In discussions with the referring veterinarian, the black fly population in the area appeared to be very low in early August, but in susceptible ducks, very limited exposure to infected blackflies is sufficient for the intravascular introduction of sufficient sporozoites to cause mortality. The prepatent period for L. simondi infection is approximately two weeks, so this fits well with the length of time from the initial release of the ducks into the outside enclosure and the onset of mortality. The producer has been advised that leukocytozoonosis is one disease that will have to managed if they wish to continue to raise susceptible ducks in Northern Ontario.

JPC Diagnosis:  

Brain: Intraendothelial hemoprotozoal megaloschzonts, multifocal, moderate, with intraerythrocytic gametocytes and minimal perivascular inflammation.

Conference Comment:  

The histologic features discussed during the conference were very similar to the contributors histologic description. Slide variability was noted with some slides containing sections of pineal gland. Participants also discussed the ecology of avian hemo-parasites and how it relates to host pathology. Infection with hemoparasites in the reservoir host is very common and often an incidental finding, resulting in minimal pathology. However, when in aberrant host is infected, the megaloschizonts can cause marked tissue damage, often in the liver and spleen, resulting in clinical signs and death in severe cases. 

Avian blood parasites include three Haemosporidia genera which are closely related: Plasmodium, Haemoproteus and Leucocytozoon. All are transmitted by a variety of biting insect vectors, which vary depending on the specific parasite, geographic location and distribution. The majority of bird species can become infected, but some species are more susceptible to infection than others (i.e. waterfowl, wild turkeys and penguins are commonly infected, but infection is less common in migratory shorebirds). 

In general, Plasmodium and Leucocytozoon species are capable of causing more severe disease, and species of Haemoproteus are considered less pathogenic. Hepatomegaly and splenomegaly may be seen in infection with all three genera, but Plasmodium and Haemoproteus infection results in production of hemozoin pigment from digestion of hemoglobin, which can be seen in the liver, spleen and other organs, and may impart a black or brown appearance to the organs grossly. Leucocytozoon infection does not result in production of hemozoin pigment, so organs will not have the dark discoloration. A presumptive diagnosis can be made based on microscopic examination of a blood film, and the appearance of the parasite in red blood cells (RBC).  Leucocytozoon results in the most dramatic change in RBC structure, with enlargement and elongation of RBCs and formation of hornlike extensions at each end of the cells; splitting of the nucleus may also be seen. With Haemoproteus and Plasmodium, less dramatic changes are seen and include slight enlargement of the cells, lateral displacement of the nucleus, hemozoin pigment, and the presence of the small schizonts or gametocyte nuclei.(2) Because the different hemoprotozoa can cause similar lesions, both grossly and histologically, PCR is often necessary to reach a precise etiologic diagnosis.(5)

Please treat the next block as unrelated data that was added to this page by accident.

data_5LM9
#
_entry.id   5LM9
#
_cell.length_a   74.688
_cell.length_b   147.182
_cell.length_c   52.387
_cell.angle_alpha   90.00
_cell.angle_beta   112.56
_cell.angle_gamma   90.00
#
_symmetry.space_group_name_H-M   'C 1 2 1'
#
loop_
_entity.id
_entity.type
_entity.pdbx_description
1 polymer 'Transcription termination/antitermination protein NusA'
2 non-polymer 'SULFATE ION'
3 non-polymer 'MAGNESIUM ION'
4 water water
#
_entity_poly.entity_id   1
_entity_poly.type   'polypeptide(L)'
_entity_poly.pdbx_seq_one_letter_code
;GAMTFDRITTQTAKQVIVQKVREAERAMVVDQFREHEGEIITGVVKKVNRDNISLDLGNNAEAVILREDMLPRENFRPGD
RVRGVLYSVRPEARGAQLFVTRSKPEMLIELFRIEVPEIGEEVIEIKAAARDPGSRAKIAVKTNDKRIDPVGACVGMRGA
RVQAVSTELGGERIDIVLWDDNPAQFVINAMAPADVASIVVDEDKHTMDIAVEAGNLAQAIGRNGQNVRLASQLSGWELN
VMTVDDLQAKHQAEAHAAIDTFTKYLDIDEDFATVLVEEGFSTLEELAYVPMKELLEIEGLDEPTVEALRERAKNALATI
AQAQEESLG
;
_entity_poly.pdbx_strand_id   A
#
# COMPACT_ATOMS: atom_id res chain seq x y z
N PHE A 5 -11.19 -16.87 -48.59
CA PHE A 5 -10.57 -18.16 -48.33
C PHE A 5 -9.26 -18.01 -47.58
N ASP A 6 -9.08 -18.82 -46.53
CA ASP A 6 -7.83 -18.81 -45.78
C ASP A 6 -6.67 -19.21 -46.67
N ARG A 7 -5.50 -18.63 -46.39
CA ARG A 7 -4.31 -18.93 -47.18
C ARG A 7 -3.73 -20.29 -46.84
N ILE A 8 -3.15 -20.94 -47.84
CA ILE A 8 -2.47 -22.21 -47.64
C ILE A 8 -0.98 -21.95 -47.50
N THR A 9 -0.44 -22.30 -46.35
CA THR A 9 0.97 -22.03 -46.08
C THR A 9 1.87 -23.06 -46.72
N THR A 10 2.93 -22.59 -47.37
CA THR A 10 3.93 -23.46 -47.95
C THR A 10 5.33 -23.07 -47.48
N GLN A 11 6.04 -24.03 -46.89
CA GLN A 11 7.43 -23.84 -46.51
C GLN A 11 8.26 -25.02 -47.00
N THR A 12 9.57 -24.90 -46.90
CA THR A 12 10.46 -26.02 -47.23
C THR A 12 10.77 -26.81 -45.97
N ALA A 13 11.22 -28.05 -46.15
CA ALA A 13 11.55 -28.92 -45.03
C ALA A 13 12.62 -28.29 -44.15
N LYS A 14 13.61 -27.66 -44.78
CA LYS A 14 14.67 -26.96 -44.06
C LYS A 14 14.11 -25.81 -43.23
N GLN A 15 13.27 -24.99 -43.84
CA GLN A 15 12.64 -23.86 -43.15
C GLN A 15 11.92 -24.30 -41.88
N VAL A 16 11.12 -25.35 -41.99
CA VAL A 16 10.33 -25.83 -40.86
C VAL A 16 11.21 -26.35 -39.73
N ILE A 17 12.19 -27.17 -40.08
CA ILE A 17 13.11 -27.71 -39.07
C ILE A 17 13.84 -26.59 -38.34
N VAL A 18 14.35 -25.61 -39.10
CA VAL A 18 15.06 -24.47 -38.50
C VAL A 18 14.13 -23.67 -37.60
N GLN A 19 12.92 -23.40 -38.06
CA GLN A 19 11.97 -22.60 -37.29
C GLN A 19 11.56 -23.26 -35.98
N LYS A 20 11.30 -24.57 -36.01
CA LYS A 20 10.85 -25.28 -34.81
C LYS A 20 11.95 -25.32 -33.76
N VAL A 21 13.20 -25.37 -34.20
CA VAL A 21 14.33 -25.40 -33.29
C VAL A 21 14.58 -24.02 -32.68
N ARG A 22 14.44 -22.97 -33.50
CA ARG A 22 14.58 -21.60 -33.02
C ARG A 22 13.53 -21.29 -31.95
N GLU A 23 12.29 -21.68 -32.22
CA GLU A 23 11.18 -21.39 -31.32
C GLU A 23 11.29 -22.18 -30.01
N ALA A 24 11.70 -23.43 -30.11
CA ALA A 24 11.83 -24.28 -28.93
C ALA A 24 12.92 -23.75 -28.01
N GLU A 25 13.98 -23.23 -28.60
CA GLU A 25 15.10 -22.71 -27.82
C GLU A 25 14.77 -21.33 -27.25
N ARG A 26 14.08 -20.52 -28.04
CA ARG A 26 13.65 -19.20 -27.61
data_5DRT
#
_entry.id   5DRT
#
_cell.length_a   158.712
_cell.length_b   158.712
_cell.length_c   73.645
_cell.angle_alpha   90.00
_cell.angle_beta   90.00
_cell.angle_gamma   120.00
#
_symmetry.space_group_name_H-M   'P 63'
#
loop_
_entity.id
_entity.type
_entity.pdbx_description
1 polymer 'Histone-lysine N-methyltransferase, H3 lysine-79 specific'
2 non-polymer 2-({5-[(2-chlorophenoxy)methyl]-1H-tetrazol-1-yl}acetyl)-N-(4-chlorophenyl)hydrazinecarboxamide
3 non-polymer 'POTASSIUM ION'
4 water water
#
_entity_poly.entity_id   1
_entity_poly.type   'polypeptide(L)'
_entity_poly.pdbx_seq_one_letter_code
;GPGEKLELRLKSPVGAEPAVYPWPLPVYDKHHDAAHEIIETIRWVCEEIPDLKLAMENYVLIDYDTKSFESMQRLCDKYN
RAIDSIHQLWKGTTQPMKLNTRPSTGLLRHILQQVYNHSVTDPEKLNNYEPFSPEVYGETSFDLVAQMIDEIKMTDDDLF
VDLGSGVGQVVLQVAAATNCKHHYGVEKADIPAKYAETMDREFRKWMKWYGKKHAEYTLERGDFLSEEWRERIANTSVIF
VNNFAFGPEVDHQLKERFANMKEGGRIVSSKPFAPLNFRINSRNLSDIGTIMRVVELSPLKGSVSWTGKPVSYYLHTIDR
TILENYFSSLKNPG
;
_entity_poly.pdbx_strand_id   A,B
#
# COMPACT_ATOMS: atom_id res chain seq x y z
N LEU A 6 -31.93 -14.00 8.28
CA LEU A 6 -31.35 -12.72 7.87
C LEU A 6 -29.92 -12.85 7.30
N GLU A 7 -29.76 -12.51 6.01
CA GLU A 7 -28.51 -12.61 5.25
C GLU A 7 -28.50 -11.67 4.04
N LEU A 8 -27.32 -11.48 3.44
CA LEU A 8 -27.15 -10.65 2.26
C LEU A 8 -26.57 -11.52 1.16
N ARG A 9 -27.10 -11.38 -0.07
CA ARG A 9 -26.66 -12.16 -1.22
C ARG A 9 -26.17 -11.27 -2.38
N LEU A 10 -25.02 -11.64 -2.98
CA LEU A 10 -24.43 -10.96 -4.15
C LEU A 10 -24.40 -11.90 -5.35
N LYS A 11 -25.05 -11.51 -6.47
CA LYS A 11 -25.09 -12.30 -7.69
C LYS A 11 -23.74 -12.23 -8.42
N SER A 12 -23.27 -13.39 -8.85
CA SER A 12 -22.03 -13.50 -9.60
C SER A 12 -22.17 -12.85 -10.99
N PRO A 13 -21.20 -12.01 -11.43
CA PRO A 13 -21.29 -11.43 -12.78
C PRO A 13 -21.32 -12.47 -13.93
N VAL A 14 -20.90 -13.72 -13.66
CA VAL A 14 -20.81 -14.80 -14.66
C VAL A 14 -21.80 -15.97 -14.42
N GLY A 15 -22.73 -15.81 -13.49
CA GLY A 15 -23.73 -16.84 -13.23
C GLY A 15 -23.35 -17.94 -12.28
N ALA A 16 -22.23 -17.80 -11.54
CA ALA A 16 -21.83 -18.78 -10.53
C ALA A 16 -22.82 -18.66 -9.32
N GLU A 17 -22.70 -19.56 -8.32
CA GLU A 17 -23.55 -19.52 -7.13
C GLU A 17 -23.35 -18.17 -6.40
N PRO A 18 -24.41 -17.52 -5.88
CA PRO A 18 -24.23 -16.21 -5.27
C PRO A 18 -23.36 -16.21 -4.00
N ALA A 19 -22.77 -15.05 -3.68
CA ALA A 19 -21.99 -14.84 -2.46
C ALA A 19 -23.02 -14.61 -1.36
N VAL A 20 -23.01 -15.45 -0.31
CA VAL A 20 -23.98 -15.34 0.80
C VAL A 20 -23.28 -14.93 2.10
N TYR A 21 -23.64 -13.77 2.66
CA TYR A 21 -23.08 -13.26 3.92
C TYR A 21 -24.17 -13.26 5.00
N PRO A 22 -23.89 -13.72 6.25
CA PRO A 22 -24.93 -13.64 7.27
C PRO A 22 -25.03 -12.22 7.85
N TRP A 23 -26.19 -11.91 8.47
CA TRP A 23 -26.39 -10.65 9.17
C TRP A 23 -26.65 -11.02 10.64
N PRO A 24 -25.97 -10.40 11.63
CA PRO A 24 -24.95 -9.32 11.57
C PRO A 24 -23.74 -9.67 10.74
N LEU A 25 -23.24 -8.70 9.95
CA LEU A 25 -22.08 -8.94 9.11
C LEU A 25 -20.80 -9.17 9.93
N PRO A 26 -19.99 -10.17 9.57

There are many species of Leucocytozoon, but not all are pathogenic. The species of Leucocytozoon which are pathogenic to wild birds include L. simondi (waterfowl), L. marchouxi (doves and pigeons) and L. toddi (raptors). The species which may cause disease in domestic birds include L. simondi (waterfowl; U.S., Canada, Europe), L. smithi (turkeys; U.S., Canada), L. macleani (chickens; S.E. Asia), L. struthionis (ostriches; S. Africa), L. schoutendeni (chickens; sub-Saharan Africa, S.E. Asia) and L. caulleryi (chickens; south and S.E. Asia).(1)

In Leucocytozoon infection, gross lesions seen in infected birds include splenomegaly, hepatomegaly, tissue pallor and thinning of the blood. Histologically, capillaries may be distended by gametocytes with absence of host tissue reaction. The large megaloschizonts, which are often associated with small vessels, typically elicit a mononuclear inflammatory reaction but the meronts may or may not be associated with an inflammatory response. After the megaloschizonts rupture they may be filled with eosinophilic debris and mononuclear cells. Severe centrilobular hepatic necrosis may be seen along with periportal hepatitis and pigment laden macrophages / Kupffer cells. The enlarged spleen is congested, with loss of normal architecture, and contains large macrophages distended with pigment and cellular debris. Lymphocytic and histiocytic infiltration may be seen in other organs such as the lung and myocardium.(1)


1. Forrester DJ, Greiner EC. Leucocytozoonosis. In: Atkinson CT, Thomas NJ, Hundter DB, eds. Parasitic Diseases of Wild Birds. Ames, Iowa: Blackwell Publishing; 2008:54-107.

2. Friend M, Franson JC, Ciganovich EA. Field manual of wildlife diseases, general field procedures and diseases of birds. Washington DC: U.S. Department of the Interior, U.S. Geological survey; 1999:193-200.

3. Gardiner CH, Fayer R, Dubey JP. Leucocytozoon. In: An Atlas of Protozoan Parasites in Animal Tissue. USDA Agricultural Research Service. Agriculture Handbook # 651; 1988:72.

4. Kocan R. Anemia and Mechanism of Erythrocyte Destruction in Ducks with Acute Leukocytozoon Infections. J Protozol. 1968;15(3):455-462.

5. Schmidt RE, Reavill DR, Phalen DN. Pathology of pet and aviary birds. Ames, IA: Wiley Blackwell; 2015:109-110.

Click the slide to view.

4-1. Spleen, liver

4-2. Cerebellum

4-3. Cerebellum

4-4. Cerebellum